ã€€ã€€"But I did not see, among many towns which I saw, any of more thantwelve or fifteen houses. * * * And there they had dogs. * * * And therethey found one man who had on his nose a piece of gold which was likehalf a castellano, on which there were cut letters.[*] I blamed them for notbargaining for it, and giving as much as was asked, to see what it was, andwhose coin it was; and they answered me that they did not dare to barterit."[*] A castellano was a piece of gold, money, weighing about one-sixthof an ounce.
ã€€ã€€When he learned that his new friend was about to offer to France theadvantages of a discovery so great as that proposed, he begged him tomake one effort more at home. He sent for some friends, Fernandos, aphysician at Palos, and for the brothers Pinzon, who now appear for thefirst time in a story where their part is distinguished. Together they allpersuaded Columbus to send one messenger more to wait upon theirsovereigns. The man sent was Rodriguez, a pilot of Lepe, who foundaccess to the queen because Juan Perez, the prior, had formerly been herconfessor. She had confidence in him, as she had, indeed, in Columbus.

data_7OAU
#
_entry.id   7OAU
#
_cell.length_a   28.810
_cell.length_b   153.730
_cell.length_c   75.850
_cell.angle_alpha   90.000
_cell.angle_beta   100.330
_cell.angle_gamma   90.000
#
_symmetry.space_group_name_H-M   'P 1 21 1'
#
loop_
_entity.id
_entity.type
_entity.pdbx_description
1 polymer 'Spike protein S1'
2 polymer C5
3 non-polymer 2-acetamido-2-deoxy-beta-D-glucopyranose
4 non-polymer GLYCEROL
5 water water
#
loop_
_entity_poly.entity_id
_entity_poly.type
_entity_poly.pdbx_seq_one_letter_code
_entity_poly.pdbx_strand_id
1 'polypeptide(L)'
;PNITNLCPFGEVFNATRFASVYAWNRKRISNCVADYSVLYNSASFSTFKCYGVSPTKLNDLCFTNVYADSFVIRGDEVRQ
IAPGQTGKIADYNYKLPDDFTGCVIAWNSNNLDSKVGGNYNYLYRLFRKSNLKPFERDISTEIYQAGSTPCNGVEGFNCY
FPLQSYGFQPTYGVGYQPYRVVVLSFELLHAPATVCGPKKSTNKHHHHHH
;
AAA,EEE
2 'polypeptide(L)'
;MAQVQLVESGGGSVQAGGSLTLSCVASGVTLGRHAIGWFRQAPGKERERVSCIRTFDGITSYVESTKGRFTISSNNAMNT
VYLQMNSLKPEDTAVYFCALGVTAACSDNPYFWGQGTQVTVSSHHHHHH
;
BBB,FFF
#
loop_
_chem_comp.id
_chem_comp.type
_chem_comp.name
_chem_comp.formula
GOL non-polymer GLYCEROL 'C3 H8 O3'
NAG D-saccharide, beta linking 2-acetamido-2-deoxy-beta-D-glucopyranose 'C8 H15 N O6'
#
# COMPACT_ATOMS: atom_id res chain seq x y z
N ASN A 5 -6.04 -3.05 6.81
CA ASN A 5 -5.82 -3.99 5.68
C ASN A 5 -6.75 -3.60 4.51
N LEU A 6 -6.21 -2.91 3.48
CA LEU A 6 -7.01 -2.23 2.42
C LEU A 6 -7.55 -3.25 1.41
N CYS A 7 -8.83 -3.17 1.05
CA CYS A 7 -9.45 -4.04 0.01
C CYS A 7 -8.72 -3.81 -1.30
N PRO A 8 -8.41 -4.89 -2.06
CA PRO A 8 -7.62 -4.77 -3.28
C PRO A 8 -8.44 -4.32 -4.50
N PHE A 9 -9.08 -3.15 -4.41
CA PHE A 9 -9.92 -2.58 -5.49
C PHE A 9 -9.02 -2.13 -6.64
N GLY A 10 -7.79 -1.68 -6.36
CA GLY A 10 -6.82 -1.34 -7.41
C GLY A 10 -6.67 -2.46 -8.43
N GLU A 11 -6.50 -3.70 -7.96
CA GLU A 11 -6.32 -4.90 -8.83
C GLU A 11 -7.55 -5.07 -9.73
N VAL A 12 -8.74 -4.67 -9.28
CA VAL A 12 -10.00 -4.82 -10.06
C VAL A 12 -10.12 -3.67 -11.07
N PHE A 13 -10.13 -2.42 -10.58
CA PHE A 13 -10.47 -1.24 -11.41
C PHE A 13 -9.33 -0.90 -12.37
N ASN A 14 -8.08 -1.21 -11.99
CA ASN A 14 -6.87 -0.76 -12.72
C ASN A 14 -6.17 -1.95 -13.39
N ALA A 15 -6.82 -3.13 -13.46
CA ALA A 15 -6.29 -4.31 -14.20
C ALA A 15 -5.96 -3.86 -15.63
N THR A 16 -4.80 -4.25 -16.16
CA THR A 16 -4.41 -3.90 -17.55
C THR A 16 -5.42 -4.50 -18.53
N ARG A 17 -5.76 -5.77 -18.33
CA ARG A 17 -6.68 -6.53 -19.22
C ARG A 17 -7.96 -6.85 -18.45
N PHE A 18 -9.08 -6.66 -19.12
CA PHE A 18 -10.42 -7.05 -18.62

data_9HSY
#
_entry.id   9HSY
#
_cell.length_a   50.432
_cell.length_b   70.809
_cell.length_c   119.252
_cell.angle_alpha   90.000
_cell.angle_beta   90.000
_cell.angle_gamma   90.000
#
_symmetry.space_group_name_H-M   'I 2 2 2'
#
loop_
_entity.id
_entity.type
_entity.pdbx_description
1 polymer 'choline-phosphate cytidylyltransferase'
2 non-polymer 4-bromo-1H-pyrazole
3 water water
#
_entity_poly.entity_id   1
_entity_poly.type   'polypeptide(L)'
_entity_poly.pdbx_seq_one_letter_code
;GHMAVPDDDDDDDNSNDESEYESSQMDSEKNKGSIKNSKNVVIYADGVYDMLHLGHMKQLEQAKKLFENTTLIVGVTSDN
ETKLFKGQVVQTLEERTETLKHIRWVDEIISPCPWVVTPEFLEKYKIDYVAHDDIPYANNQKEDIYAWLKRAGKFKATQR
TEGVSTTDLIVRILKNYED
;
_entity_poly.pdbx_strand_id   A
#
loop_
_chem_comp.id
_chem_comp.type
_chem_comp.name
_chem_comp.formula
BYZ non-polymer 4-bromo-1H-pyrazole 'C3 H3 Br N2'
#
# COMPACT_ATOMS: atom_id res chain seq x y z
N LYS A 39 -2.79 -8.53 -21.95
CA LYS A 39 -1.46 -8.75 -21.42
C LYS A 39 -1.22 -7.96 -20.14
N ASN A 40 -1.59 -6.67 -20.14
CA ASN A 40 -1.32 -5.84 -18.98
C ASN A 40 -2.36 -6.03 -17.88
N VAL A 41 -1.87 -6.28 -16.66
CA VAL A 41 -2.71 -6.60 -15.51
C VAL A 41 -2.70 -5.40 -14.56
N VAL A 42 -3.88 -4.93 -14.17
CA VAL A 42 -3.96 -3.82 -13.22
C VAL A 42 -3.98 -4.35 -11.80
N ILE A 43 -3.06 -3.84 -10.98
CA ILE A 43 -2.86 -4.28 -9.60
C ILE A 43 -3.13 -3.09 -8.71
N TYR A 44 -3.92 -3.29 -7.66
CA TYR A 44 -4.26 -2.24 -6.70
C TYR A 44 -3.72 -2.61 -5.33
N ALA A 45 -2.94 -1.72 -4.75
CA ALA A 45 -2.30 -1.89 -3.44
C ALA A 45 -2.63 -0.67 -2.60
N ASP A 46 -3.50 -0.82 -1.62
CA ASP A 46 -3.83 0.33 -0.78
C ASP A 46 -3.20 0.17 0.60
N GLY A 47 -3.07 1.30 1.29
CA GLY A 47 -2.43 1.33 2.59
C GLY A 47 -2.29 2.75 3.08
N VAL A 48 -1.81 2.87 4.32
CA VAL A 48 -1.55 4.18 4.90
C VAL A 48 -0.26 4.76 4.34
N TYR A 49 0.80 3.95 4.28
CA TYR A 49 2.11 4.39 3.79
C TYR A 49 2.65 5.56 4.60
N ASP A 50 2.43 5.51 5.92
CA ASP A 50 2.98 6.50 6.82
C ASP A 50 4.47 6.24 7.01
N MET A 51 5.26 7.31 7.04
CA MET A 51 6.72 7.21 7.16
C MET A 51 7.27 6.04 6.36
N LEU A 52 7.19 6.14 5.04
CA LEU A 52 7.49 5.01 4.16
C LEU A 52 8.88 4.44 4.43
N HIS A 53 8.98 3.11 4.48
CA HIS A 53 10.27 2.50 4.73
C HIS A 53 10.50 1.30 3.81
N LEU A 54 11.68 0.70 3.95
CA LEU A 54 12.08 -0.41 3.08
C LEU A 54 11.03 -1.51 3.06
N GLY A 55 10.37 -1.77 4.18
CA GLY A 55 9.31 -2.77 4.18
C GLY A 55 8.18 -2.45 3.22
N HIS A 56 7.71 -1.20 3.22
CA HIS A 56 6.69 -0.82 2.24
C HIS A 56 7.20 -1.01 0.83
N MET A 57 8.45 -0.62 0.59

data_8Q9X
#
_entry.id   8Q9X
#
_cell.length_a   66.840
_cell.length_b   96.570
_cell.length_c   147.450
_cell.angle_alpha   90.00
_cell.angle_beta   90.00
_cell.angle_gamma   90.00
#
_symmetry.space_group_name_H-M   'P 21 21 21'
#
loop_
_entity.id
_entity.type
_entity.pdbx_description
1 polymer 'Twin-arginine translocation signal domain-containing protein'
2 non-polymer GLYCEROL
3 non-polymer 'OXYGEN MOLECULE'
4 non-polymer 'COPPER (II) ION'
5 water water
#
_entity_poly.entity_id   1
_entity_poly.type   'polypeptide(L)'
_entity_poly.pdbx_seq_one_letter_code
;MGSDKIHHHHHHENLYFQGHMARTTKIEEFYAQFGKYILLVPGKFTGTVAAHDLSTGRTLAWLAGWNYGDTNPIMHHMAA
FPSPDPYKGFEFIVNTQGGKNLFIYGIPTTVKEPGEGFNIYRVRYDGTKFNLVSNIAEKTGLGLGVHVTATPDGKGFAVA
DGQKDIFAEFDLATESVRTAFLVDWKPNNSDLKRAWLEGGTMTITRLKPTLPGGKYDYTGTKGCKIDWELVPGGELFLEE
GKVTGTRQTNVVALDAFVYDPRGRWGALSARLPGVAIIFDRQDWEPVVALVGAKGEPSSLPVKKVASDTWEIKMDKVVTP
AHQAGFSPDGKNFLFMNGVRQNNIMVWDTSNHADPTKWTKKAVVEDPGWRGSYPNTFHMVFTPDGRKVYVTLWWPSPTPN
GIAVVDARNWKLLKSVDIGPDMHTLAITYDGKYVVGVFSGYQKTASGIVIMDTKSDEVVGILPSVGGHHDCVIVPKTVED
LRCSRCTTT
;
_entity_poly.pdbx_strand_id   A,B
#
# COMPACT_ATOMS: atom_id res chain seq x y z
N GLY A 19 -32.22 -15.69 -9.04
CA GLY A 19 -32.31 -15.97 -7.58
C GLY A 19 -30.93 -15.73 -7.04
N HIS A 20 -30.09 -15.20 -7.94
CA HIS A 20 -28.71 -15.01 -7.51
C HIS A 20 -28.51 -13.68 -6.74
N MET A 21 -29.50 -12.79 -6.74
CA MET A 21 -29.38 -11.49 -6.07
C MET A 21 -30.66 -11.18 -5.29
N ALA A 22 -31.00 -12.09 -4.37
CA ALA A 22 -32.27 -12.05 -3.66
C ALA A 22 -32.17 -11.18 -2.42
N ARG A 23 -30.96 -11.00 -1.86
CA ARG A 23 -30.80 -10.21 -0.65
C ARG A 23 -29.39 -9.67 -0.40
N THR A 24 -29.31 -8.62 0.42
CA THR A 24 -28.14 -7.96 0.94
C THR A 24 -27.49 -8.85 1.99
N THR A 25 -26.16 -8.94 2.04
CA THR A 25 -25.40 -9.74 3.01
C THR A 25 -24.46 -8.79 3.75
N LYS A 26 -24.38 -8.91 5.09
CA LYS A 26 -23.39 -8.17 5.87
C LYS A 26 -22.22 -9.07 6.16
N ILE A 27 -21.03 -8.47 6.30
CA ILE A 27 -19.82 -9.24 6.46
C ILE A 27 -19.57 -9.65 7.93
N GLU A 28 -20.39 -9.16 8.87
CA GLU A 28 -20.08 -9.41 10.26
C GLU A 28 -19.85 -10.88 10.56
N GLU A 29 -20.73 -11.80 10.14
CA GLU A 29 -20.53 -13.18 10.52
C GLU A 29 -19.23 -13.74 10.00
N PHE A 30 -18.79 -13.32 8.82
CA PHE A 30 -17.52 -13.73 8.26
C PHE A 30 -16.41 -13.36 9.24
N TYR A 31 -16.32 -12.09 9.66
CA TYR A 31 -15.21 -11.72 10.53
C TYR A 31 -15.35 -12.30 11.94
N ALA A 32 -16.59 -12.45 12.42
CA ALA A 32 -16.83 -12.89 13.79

ã€€ã€€[*] These were probably hammocks.
ã€€ã€€On the twelfth of the month, after a landing in which a cross had beenerected, three sailors went inland, pursuing the Indians. They captured ayoung woman whom they brought to the fleet. She wore a large ring ofgold in her nose. She was able to understand the other Indians whom theyhad on board. Columbus dressed her, gave her some imitation pearls, ringsand other finery, and then put her on shore with three Indians and three ofhis own men.
ã€€ã€€From end to end of the Samana track there are but three discrepancies.
ã€€ã€€He had again a stormy passage. Again they were in imminent danger.
ã€€ã€€His life has often been written, and it has sometimes been well written.